NEMESIS by Bill Pronzini
Nemesis is Bill Pronzini’s 38th Nameless novel, and it marks 35 years that the fictional private eye has been on the bookshelves and in the hearts of mystery lovers.
I read the first book, The Snatch, when it came out in paperback back in 1971. I was 13 years old at the time and I was disappointed that Nameless wasn’t as action-packed as Raymond Chandler, Lew Archer, and Travis McGee, but there was something endearing and enduring about the character. In the beginning I loved the mentions of the old pulps Nameless collected, which hardly gets mentioned at all these days, because I was reading my share of Doc Savage and The Shadow at the time too. I was still learning about those old magazines, and I soaked up every bit of knowledge I could.
As I grew older, though, I kept reading the Nameless books, still drawn to the character for shifting reasons. Strangely enough, I began to grow old enough to understand him and his world, and finally am old enough to truly appreciate all that he’s been through and all that he’s seen. Picking up a Nameless novel is like sitting down over coffee with a dear friend you seldom see (only once a year for the most part).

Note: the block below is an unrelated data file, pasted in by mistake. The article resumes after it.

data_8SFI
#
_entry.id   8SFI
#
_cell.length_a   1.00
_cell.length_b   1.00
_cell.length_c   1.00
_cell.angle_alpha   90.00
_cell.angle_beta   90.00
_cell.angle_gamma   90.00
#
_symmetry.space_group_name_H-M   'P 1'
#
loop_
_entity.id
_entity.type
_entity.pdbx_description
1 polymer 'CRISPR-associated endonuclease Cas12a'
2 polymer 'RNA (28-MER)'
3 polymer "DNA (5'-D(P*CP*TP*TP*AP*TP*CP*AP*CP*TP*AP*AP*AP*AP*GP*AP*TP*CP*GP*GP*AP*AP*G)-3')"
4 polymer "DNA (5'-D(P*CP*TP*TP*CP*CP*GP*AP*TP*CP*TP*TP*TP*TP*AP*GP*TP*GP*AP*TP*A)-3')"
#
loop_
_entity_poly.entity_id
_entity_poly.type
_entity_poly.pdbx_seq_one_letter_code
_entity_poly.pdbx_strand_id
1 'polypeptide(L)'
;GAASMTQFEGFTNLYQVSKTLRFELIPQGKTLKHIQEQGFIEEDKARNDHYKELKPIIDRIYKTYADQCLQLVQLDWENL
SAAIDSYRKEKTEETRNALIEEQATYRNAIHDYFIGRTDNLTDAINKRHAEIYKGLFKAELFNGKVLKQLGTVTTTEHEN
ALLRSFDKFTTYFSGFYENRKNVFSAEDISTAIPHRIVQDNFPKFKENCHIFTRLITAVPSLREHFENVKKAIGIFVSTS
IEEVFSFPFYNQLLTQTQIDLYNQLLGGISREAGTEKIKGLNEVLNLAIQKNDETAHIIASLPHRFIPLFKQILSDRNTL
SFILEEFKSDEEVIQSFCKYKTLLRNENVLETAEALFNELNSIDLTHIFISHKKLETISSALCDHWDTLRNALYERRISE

Nemesis comes on the heels of Hellbox, last year’s offering. A year has passed in the real world, but only months have passed for Nameless and Kerry and the rest of his crew. Everyone is still dealing with fallout from Kerry’s kidnapping.
This book strikes really close to home on several fronts. While Nameless and Kerry try to get back to some semblance of normality, Runyon is dealing with a fading romance and Tamara has an old lover easing back into her life. These ongoing problems (not resolved in this book) are part of what makes this series so organic. The characters feel like real people with real crises that leave them emotionally drained.
The main problem in this novel, though, is a client named Verity Daniels, who turns out to be one of the most twisted people Nameless has ever encountered. Runyon has dealings with her and discovers she’s lying about the blackmailer who’s supposedly hounding her, and Tamara’s cyber-sleuthing reveals that the woman has left a twisted trail of lies everywhere in her wake.
The case turns out to be all consuming, putting Runyon first in harm’s way, then the whole agency, which drags Nameless back into the center of the action.
I really enjoyed the way the novel is broken up into three parts, each telling a section from Runyon’s, Tamara’s, and finally Nameless’s point of view. All of these characters are human, complex and vulnerable, and Pronzini handles the story with expert craftsmanship. He still tells the story a lot, rather than showing it at times, but the prose is smooth and the pages turn so easily.
Nemesis is a great addition to the series, complex and absorbing, like watching a train wreck in slow motion because you know you can’t do anything to stop it. In the end, the adventure and puzzle are good, fairly delivered, and leave fans looking forward to the next book.